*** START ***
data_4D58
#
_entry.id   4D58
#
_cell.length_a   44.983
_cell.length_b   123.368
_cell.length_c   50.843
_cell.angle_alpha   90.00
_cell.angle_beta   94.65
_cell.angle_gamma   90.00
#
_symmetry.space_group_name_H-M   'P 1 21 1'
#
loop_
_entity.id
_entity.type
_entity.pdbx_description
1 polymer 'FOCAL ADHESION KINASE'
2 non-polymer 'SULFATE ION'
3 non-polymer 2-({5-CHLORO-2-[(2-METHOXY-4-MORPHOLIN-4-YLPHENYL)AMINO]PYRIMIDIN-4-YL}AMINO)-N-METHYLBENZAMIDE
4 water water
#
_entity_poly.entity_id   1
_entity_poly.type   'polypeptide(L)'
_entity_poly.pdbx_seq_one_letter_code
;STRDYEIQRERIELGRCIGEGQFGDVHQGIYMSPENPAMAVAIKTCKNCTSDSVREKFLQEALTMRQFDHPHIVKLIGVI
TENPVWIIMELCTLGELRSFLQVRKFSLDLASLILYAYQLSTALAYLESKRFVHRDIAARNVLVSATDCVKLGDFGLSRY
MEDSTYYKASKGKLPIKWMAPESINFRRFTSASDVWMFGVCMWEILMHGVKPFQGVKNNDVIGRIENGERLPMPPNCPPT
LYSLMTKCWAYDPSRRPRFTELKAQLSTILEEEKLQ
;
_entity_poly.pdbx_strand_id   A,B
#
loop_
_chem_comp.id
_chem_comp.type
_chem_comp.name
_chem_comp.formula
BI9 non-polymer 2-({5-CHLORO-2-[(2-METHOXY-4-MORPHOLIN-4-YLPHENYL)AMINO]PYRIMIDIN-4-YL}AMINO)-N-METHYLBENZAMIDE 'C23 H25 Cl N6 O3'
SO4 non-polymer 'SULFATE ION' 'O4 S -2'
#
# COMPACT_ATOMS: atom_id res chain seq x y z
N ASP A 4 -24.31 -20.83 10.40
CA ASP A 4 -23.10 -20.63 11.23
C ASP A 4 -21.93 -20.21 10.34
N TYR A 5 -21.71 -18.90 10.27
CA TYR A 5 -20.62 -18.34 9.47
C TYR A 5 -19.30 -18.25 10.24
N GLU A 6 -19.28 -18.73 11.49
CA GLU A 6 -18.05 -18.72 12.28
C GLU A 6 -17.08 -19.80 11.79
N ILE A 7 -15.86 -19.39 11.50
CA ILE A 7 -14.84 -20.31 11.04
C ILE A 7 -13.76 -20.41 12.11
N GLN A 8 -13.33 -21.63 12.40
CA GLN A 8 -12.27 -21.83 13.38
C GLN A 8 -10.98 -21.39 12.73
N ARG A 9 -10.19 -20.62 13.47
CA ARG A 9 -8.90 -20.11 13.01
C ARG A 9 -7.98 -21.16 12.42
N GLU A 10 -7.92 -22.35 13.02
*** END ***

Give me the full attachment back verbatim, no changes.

data_4D58
#
_entry.id   4D58
#
_cell.length_a   44.983
_cell.length_b   123.368
_cell.length_c   50.843
_cell.angle_alpha   90.00
_cell.angle_beta   94.65
_cell.angle_gamma   90.00
#
_symmetry.space_group_name_H-M   'P 1 21 1'
#
loop_
_entity.id
_entity.type
_entity.pdbx_description
1 polymer 'FOCAL ADHESION KINASE'
2 non-polymer 'SULFATE ION'
3 non-polymer 2-({5-CHLORO-2-[(2-METHOXY-4-MORPHOLIN-4-YLPHENYL)AMINO]PYRIMIDIN-4-YL}AMINO)-N-METHYLBENZAMIDE
4 water water
#
_entity_poly.entity_id   1
_entity_poly.type   'polypeptide(L)'
_entity_poly.pdbx_seq_one_letter_code
;STRDYEIQRERIELGRCIGEGQFGDVHQGIYMSPENPAMAVAIKTCKNCTSDSVREKFLQEALTMRQFDHPHIVKLIGVI
TENPVWIIMELCTLGELRSFLQVRKFSLDLASLILYAYQLSTALAYLESKRFVHRDIAARNVLVSATDCVKLGDFGLSRY
MEDSTYYKASKGKLPIKWMAPESINFRRFTSASDVWMFGVCMWEILMHGVKPFQGVKNNDVIGRIENGERLPMPPNCPPT
LYSLMTKCWAYDPSRRPRFTELKAQLSTILEEEKLQ
;
_entity_poly.pdbx_strand_id   A,B
#
loop_
_chem_comp.id
_chem_comp.type
_chem_comp.name
_chem_comp.formula
BI9 non-polymer 2-({5-CHLORO-2-[(2-METHOXY-4-MORPHOLIN-4-YLPHENYL)AMINO]PYRIMIDIN-4-YL}AMINO)-N-METHYLBENZAMIDE 'C23 H25 Cl N6 O3'
SO4 non-polymer 'SULFATE ION' 'O4 S -2'
#
# COMPACT_ATOMS: atom_id res chain seq x y z
N ASP A 4 -24.31 -20.83 10.40
CA ASP A 4 -23.10 -20.63 11.23
C ASP A 4 -21.93 -20.21 10.34
N TYR A 5 -21.71 -18.90 10.27
CA TYR A 5 -20.62 -18.34 9.47
C TYR A 5 -19.30 -18.25 10.24
N GLU A 6 -19.28 -18.73 11.49
CA GLU A 6 -18.05 -18.72 12.28
C GLU A 6 -17.08 -19.80 11.79
N ILE A 7 -15.86 -19.39 11.50
CA ILE A 7 -14.84 -20.31 11.04
C ILE A 7 -13.76 -20.41 12.11
N GLN A 8 -13.33 -21.63 12.40
CA GLN A 8 -12.27 -21.83 13.38
C GLN A 8 -10.98 -21.39 12.73
N ARG A 9 -10.19 -20.62 13.47
CA ARG A 9 -8.90 -20.11 13.01
C ARG A 9 -7.98 -21.16 12.42
N GLU A 10 -7.92 -22.35 13.02